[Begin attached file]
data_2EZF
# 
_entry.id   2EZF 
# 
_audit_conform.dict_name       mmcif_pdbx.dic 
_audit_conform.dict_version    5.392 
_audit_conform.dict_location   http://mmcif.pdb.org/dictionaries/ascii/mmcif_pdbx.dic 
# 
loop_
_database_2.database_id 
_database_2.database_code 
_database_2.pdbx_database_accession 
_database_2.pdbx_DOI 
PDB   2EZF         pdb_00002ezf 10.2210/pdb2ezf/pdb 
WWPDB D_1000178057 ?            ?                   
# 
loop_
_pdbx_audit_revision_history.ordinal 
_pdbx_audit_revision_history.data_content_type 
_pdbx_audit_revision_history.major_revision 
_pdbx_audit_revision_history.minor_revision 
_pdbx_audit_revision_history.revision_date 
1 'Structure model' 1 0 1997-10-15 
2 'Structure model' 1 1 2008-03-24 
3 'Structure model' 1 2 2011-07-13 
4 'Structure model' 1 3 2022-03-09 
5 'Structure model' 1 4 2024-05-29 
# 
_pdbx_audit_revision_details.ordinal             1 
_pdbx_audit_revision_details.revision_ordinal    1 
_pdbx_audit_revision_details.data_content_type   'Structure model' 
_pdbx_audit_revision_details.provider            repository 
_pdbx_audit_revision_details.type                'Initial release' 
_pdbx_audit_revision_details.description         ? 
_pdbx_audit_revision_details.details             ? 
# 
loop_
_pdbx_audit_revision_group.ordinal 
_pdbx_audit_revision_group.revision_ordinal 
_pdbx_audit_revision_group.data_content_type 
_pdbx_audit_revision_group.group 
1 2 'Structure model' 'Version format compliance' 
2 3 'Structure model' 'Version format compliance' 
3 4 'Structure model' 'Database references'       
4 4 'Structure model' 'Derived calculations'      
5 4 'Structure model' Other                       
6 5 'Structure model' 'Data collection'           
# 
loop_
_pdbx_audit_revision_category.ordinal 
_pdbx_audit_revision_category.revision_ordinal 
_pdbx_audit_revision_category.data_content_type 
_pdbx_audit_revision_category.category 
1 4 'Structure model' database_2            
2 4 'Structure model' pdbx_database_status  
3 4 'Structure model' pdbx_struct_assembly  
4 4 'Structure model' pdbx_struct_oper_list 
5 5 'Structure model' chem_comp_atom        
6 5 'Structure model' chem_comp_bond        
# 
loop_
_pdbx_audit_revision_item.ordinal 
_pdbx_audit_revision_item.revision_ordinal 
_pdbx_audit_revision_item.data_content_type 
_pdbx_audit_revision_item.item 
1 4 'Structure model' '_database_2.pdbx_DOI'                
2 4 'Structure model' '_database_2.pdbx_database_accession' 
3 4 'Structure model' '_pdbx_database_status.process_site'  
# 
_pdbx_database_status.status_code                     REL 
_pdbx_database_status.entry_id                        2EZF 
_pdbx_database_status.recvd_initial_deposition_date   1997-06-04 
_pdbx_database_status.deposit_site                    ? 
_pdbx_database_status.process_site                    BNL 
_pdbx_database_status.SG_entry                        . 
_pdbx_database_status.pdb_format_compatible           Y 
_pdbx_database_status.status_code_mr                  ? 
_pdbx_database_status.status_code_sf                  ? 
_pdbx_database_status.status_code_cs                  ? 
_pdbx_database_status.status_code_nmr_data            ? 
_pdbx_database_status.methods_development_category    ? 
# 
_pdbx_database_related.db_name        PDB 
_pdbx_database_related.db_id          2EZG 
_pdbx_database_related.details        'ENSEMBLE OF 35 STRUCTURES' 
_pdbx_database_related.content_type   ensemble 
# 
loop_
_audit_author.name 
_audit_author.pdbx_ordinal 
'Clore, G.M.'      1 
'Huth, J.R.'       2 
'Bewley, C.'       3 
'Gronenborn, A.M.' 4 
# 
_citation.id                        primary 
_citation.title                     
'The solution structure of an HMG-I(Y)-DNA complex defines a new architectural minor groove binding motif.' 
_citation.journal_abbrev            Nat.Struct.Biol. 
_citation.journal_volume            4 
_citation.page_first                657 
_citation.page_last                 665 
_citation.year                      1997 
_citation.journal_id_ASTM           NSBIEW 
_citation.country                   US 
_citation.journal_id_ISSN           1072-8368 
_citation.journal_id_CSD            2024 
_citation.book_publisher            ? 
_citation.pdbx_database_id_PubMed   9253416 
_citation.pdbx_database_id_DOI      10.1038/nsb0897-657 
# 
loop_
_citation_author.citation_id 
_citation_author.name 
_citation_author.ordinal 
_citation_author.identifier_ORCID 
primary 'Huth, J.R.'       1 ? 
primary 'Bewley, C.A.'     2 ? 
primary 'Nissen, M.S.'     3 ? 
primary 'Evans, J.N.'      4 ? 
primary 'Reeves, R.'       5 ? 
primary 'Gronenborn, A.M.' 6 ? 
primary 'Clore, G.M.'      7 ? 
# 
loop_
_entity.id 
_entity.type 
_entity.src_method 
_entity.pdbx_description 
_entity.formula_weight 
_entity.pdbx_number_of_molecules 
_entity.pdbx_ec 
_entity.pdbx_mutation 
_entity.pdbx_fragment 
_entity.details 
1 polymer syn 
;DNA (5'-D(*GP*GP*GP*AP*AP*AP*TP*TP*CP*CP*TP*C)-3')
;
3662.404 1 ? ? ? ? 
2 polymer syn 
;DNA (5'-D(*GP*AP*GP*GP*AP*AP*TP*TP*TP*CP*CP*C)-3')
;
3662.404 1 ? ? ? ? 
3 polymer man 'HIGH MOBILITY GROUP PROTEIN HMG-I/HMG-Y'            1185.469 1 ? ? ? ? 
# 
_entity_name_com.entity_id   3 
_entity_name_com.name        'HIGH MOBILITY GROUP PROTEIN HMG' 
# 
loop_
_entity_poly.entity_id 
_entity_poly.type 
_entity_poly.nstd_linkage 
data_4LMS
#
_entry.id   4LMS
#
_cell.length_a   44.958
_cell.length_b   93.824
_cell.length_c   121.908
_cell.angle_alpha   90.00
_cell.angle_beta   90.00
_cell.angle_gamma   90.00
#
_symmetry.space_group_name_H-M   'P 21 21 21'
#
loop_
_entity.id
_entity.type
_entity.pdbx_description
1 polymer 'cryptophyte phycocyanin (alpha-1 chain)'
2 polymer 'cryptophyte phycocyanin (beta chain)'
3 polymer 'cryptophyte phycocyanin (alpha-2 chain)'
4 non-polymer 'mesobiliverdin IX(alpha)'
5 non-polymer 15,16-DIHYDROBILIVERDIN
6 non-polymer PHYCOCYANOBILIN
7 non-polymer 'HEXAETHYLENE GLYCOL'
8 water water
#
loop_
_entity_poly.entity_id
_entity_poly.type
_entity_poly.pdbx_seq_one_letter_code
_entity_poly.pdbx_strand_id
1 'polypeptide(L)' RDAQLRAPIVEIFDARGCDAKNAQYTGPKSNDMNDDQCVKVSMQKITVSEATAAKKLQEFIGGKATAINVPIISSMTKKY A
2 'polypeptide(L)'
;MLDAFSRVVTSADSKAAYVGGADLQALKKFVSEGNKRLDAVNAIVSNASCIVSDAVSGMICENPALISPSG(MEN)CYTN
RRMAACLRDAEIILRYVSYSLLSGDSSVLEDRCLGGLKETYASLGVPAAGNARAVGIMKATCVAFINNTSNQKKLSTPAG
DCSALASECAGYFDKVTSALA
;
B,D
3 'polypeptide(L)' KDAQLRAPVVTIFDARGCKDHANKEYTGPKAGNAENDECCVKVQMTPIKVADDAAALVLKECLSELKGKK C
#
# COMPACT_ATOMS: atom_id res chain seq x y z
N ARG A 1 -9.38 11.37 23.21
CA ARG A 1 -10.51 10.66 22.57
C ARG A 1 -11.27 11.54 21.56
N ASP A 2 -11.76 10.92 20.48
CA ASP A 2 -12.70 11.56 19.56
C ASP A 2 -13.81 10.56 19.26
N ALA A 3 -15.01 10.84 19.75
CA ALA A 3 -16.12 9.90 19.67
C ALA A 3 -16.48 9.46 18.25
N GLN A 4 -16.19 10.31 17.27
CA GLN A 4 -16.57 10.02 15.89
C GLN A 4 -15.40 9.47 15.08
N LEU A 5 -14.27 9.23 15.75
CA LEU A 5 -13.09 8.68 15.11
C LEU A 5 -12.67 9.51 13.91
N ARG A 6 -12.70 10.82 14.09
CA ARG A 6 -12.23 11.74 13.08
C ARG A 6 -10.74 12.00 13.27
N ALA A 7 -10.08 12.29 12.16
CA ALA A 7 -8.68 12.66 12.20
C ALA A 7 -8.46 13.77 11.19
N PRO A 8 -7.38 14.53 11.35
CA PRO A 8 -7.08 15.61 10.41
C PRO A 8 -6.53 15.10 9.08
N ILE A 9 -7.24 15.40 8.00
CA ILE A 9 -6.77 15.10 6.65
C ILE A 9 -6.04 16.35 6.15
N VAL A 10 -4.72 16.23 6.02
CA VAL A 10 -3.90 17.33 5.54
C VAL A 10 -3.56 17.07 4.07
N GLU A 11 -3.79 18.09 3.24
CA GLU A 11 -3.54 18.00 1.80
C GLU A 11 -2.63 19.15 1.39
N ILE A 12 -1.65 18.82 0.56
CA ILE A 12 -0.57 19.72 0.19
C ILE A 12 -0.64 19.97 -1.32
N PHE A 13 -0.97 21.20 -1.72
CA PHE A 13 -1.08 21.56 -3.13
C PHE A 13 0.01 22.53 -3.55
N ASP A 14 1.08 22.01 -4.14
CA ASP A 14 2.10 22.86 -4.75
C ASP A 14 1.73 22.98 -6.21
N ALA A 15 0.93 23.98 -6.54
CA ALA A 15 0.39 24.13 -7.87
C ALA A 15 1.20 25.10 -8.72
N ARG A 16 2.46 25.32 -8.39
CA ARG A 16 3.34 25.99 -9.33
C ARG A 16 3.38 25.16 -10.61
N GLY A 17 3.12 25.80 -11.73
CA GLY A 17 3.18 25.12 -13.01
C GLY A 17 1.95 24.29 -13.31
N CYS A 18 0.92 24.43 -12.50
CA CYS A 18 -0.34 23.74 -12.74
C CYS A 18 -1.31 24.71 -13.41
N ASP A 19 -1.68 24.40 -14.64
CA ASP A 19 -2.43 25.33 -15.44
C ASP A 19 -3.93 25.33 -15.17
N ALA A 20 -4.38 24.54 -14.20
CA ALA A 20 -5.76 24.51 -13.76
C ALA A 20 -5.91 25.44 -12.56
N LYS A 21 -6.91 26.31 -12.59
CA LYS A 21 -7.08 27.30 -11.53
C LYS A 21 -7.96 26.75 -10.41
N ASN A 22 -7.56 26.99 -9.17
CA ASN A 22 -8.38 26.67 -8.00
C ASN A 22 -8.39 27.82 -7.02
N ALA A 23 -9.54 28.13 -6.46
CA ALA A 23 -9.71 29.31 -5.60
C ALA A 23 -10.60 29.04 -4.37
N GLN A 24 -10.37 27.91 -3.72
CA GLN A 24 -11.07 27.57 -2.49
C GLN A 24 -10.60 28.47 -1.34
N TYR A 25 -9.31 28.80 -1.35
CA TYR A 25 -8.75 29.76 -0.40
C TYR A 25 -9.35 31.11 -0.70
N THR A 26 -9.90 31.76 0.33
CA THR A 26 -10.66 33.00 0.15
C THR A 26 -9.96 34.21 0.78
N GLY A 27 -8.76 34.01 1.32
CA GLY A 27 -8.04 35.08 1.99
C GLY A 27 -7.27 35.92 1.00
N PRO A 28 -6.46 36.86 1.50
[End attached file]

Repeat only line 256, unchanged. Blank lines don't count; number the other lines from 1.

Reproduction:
C LYS A 21 -7.96 26.75 -10.41